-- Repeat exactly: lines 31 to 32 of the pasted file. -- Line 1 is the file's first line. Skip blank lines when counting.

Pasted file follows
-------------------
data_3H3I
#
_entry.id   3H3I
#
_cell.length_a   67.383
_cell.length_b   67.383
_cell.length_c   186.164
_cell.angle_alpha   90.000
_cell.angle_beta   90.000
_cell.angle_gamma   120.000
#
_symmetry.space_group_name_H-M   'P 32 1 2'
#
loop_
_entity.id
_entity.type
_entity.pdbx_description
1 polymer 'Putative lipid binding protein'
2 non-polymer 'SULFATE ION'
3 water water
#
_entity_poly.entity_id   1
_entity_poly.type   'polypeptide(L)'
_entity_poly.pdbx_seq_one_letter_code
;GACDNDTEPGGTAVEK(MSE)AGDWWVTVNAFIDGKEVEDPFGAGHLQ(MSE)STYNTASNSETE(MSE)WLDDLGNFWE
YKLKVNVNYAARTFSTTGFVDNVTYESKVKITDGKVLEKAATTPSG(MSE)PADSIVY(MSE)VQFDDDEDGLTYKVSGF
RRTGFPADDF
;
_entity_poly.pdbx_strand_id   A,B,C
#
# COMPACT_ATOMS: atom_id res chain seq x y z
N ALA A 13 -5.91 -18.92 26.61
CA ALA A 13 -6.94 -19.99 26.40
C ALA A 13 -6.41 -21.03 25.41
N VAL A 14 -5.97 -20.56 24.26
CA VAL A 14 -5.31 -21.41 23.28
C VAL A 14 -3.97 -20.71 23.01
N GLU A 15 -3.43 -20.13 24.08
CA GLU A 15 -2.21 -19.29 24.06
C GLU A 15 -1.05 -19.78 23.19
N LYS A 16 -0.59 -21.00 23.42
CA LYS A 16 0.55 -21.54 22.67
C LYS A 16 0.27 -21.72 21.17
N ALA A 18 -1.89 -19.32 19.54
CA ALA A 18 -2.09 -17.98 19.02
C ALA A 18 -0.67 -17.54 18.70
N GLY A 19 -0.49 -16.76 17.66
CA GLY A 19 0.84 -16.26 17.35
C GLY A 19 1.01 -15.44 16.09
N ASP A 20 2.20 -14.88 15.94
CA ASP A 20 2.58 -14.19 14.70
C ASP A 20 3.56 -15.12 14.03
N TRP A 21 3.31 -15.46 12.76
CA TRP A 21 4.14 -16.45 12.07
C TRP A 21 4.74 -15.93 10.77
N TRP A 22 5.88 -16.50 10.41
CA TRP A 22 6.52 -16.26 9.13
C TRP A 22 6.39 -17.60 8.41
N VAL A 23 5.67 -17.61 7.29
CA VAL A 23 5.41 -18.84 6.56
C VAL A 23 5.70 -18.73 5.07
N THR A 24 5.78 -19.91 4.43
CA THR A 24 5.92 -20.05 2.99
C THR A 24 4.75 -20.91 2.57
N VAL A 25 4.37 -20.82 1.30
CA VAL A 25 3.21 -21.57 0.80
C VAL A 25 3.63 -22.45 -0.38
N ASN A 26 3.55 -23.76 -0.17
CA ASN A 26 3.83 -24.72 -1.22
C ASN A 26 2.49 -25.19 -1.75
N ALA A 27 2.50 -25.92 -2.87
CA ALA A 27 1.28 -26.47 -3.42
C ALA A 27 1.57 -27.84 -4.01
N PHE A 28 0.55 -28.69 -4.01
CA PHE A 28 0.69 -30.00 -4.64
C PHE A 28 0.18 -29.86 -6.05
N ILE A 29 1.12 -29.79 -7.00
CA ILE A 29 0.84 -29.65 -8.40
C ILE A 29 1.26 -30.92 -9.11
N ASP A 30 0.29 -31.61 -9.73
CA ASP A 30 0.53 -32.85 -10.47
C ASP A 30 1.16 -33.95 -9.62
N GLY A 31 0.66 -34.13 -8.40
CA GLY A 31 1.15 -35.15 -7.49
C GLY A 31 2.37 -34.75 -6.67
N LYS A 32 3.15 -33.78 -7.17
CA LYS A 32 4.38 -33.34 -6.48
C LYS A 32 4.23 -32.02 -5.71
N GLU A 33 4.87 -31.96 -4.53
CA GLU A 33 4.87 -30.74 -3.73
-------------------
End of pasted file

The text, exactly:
# COMPACT_ATOMS: atom_id res chain seq x y z
N ALA A 13 -5.91 -18.92 26.61